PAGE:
Background: Micturating cystourethrography (MCUG) is an examination of the urethra, bladder and kidneys. Congenital malformations and urinary tract infections are common in childhood. MCUG is therefore frequently done in children. The examination is known to be distressing for the child, parents and staff.
Objective: To find out which interventions that can make the examination less distressing for the child, and how Norwegian University Hospitals apply empirical knowledge in their MCUG-routines.
Materials and methods: The study is based on observations of MCUG-examination of six children aged 0-8 year, a literature search in MedLine and a questionnaire regarding MCUG-routine completed by six Departments of Radiology.
Results: The literature shows that proper information and preparation of both child and parents, and the use of distraction-techniques during the MCUG, can lessen the children s distress and increase their cooperation in connection with the examination. The use of sedation makes the MCUG less distressing for the child, withvery few side-effects and no negative effect for outcome of the examination. All the hospitals send written information, but only in Norwegian, to the patients/parents before the MCUG. The hospitals reported use of different kinds of distraction-techniques. Sedation with midazolam was used in all the hospitals, but the frequency varied from 5-75 % of the examined children.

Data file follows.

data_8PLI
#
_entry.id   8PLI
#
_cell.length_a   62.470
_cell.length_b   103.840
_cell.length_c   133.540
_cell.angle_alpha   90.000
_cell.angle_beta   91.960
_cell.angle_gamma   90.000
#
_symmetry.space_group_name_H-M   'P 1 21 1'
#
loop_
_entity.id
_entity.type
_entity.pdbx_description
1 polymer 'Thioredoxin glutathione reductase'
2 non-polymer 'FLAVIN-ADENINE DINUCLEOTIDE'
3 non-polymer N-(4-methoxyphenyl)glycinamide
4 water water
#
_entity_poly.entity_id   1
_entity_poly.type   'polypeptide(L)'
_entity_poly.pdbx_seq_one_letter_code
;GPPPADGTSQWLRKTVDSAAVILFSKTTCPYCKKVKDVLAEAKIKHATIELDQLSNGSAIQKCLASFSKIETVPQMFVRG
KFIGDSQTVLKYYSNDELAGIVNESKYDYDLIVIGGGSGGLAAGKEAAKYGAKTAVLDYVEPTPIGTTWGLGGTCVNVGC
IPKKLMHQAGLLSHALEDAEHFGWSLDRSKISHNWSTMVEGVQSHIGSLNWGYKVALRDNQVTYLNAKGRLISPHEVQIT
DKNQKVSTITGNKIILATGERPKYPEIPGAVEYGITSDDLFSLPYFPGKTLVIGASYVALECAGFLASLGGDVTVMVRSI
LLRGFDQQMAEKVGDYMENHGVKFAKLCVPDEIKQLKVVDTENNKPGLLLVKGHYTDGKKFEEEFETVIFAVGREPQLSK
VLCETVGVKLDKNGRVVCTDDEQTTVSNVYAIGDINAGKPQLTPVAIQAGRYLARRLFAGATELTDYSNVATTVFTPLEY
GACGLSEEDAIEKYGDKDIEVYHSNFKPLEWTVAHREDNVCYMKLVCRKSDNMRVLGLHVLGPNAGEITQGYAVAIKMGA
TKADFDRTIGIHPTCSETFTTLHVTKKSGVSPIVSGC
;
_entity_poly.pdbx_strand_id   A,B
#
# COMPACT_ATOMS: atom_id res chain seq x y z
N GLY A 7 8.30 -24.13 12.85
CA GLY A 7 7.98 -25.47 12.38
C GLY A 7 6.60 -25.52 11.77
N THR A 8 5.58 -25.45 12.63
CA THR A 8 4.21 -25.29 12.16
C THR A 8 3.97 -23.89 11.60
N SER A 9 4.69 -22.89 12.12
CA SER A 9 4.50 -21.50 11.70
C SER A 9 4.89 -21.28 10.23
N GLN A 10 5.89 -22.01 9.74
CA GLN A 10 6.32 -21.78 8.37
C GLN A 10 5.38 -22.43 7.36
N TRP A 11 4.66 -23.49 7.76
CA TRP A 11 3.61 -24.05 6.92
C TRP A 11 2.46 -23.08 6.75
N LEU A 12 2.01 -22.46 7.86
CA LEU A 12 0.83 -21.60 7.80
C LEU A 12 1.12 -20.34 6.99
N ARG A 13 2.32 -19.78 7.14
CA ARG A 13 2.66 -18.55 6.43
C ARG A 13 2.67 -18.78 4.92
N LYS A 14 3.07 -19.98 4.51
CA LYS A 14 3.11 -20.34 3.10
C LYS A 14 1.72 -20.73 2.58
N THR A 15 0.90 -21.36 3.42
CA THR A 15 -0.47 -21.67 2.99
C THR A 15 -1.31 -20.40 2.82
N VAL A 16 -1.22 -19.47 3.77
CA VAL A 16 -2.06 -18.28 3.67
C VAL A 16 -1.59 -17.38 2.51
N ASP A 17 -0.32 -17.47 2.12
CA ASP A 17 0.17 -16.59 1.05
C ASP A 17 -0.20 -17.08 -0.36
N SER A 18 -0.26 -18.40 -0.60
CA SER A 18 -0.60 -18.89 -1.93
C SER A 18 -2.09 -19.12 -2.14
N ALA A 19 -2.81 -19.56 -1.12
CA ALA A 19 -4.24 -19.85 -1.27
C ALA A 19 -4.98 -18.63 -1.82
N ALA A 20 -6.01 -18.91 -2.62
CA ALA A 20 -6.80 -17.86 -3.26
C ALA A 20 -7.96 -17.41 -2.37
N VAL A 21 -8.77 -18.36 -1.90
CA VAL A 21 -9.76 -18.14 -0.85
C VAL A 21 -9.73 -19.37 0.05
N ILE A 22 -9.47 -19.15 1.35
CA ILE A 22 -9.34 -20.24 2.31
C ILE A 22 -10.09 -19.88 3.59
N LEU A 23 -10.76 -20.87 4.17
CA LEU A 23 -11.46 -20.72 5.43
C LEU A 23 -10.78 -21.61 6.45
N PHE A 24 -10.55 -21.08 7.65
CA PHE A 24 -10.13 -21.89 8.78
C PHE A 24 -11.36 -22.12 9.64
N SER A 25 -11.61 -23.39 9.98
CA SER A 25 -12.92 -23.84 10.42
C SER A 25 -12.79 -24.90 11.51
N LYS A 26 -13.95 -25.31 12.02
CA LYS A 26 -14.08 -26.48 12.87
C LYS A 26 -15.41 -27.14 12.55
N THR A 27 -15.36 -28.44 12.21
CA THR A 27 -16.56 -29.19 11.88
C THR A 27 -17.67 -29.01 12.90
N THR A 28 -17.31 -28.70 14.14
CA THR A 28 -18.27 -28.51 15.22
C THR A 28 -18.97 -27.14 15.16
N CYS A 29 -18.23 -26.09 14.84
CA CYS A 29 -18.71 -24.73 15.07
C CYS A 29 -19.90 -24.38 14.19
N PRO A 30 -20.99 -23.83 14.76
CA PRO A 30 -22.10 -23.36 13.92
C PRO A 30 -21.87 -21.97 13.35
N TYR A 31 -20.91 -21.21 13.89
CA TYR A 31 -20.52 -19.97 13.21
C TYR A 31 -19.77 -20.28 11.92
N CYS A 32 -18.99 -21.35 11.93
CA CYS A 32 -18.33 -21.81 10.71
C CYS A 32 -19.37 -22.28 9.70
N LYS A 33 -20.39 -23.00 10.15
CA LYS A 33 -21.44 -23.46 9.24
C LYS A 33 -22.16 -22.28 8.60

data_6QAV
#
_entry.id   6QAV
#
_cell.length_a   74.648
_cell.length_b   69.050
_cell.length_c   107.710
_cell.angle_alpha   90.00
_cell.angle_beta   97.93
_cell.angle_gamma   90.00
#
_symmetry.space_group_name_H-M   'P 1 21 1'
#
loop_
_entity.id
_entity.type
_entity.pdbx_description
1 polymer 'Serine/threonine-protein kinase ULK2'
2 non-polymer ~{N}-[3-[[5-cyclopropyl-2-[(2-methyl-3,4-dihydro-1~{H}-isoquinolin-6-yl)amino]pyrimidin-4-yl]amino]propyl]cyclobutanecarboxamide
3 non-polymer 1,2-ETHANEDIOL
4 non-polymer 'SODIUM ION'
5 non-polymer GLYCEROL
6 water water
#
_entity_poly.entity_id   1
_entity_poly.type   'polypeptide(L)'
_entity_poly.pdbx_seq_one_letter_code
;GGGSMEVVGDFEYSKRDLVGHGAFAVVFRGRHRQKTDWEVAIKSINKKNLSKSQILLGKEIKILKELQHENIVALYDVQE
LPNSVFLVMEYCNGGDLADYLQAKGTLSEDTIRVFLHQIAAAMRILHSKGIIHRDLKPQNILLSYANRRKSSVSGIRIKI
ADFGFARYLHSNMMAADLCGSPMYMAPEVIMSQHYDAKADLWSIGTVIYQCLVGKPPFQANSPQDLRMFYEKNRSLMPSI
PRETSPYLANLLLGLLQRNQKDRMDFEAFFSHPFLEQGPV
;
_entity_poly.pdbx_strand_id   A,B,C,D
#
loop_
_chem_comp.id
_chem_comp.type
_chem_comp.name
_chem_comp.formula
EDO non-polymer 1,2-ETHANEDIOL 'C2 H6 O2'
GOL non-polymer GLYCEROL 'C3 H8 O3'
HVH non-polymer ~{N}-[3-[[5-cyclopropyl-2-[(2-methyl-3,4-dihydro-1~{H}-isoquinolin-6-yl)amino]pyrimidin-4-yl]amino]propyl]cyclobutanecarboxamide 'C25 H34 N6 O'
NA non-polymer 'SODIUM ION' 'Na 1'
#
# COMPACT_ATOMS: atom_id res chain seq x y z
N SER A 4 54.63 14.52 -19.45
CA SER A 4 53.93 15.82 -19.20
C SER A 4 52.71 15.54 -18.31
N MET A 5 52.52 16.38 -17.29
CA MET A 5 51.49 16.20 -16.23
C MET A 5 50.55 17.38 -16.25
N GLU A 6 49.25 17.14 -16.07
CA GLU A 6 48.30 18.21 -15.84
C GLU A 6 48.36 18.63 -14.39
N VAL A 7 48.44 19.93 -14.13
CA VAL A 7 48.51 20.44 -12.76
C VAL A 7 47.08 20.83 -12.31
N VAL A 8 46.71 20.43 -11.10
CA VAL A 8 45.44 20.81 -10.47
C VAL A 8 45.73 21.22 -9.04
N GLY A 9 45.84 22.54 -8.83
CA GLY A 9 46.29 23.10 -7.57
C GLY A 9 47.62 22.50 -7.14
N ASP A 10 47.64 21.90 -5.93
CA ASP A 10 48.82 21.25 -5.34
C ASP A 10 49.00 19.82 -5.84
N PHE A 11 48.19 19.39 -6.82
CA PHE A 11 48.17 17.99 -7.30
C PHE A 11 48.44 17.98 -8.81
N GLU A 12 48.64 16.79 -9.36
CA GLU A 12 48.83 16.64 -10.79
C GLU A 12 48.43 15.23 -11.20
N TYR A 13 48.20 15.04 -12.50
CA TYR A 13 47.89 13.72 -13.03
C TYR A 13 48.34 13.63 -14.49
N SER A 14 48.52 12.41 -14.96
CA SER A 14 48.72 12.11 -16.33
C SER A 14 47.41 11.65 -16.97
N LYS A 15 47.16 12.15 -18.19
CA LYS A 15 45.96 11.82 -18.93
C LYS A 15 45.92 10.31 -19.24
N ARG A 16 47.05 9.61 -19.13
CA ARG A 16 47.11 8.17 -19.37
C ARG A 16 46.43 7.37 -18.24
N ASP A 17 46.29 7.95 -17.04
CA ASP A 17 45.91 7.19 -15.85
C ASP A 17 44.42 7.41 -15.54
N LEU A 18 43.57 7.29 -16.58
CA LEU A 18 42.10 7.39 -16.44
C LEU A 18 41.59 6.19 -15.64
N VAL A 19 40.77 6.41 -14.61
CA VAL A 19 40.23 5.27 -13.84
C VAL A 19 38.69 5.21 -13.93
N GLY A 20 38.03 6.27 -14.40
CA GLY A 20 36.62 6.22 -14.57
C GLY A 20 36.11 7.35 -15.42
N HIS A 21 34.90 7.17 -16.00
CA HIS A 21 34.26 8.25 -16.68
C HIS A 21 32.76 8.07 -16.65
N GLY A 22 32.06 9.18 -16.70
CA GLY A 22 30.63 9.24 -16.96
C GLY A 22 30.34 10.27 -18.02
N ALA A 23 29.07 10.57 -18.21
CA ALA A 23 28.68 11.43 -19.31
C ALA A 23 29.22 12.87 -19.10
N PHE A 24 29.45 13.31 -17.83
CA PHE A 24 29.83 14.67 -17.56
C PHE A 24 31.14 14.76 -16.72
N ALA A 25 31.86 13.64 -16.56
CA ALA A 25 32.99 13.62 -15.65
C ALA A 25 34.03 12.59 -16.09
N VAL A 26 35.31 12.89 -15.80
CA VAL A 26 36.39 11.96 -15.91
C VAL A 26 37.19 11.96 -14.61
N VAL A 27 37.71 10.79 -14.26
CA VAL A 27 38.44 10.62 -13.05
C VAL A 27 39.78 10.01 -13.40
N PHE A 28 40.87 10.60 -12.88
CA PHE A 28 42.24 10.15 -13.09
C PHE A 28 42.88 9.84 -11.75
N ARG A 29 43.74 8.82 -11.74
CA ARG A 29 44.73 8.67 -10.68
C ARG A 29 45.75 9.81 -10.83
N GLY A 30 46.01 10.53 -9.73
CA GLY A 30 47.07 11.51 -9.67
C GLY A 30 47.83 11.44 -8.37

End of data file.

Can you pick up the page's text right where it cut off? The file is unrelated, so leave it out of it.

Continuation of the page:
Conclusion: The MCUG-routines at the Norwegian University Hospitals are to varying extent in accordance with empirical recommendations, and there are still improvements to be made regarding written and oral information, distraction-techniques and sedation.